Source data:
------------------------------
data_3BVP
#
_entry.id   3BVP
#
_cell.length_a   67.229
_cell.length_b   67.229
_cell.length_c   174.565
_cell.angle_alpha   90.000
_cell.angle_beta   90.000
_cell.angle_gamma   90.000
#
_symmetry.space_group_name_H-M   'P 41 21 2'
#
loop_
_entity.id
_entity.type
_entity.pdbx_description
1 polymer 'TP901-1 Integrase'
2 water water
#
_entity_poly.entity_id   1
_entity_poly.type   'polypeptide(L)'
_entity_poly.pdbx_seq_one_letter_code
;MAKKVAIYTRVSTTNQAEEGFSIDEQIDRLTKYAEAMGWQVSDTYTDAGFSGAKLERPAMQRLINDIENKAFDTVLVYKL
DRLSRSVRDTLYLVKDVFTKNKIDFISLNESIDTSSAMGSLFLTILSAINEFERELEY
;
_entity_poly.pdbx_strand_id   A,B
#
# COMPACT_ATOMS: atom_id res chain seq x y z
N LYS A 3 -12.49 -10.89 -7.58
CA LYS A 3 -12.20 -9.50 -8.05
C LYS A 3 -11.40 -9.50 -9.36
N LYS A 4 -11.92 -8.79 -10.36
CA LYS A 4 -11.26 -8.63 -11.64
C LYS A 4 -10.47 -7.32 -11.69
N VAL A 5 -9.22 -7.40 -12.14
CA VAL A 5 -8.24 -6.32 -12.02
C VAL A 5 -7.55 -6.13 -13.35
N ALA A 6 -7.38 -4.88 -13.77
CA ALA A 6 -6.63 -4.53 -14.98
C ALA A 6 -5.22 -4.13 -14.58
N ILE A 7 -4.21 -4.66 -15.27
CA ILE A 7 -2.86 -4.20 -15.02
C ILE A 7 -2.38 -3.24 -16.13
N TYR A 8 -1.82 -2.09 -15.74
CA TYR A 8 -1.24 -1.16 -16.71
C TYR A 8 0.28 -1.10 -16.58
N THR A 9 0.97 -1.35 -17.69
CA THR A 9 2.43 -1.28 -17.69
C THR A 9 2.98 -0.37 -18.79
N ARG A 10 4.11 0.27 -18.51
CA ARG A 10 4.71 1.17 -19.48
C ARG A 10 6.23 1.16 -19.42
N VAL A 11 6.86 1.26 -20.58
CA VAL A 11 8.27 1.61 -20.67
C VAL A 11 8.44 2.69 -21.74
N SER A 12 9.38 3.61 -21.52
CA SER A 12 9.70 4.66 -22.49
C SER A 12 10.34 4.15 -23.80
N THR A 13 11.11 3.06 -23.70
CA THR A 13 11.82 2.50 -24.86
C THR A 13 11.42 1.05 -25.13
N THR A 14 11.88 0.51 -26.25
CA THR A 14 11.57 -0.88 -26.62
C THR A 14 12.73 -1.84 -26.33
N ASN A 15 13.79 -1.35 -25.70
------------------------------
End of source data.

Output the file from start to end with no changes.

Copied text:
data_3BVP
#
_entry.id   3BVP
#
_cell.length_a   67.229
_cell.length_b   67.229
_cell.length_c   174.565
_cell.angle_alpha   90.000
_cell.angle_beta   90.000
_cell.angle_gamma   90.000
#
_symmetry.space_group_name_H-M   'P 41 21 2'
#
loop_
_entity.id
_entity.type
_entity.pdbx_description
1 polymer 'TP901-1 Integrase'
2 water water
#
_entity_poly.entity_id   1
_entity_poly.type   'polypeptide(L)'
_entity_poly.pdbx_seq_one_letter_code
;MAKKVAIYTRVSTTNQAEEGFSIDEQIDRLTKYAEAMGWQVSDTYTDAGFSGAKLERPAMQRLINDIENKAFDTVLVYKL
DRLSRSVRDTLYLVKDVFTKNKIDFISLNESIDTSSAMGSLFLTILSAINEFERELEY
;
_entity_poly.pdbx_strand_id   A,B
#
# COMPACT_ATOMS: atom_id res chain seq x y z
N LYS A 3 -12.49 -10.89 -7.58
CA LYS A 3 -12.20 -9.50 -8.05
C LYS A 3 -11.40 -9.50 -9.36
N LYS A 4 -11.92 -8.79 -10.36
CA LYS A 4 -11.26 -8.63 -11.64
C LYS A 4 -10.47 -7.32 -11.69
N VAL A 5 -9.22 -7.40 -12.14
CA VAL A 5 -8.24 -6.32 -12.02
C VAL A 5 -7.55 -6.13 -13.35
N ALA A 6 -7.38 -4.88 -13.77
CA ALA A 6 -6.63 -4.53 -14.98
C ALA A 6 -5.22 -4.13 -14.58
N ILE A 7 -4.21 -4.66 -15.27
CA ILE A 7 -2.86 -4.20 -15.02
C ILE A 7 -2.38 -3.24 -16.13
N TYR A 8 -1.82 -2.09 -15.74
CA TYR A 8 -1.24 -1.16 -16.71
C TYR A 8 0.28 -1.10 -16.58
N THR A 9 0.97 -1.35 -17.69
CA THR A 9 2.43 -1.28 -17.69
C THR A 9 2.98 -0.37 -18.79
N ARG A 10 4.11 0.27 -18.51
CA ARG A 10 4.71 1.17 -19.48
C ARG A 10 6.23 1.16 -19.42
N VAL A 11 6.86 1.26 -20.58
CA VAL A 11 8.27 1.61 -20.67
C VAL A 11 8.44 2.69 -21.74
N SER A 12 9.38 3.61 -21.52
CA SER A 12 9.70 4.66 -22.49
C SER A 12 10.34 4.15 -23.80
N THR A 13 11.11 3.06 -23.70
CA THR A 13 11.82 2.50 -24.86
C THR A 13 11.42 1.05 -25.13
N THR A 14 11.88 0.51 -26.25
CA THR A 14 11.57 -0.88 -26.62
C THR A 14 12.73 -1.84 -26.33
N ASN A 15 13.79 -1.35 -25.70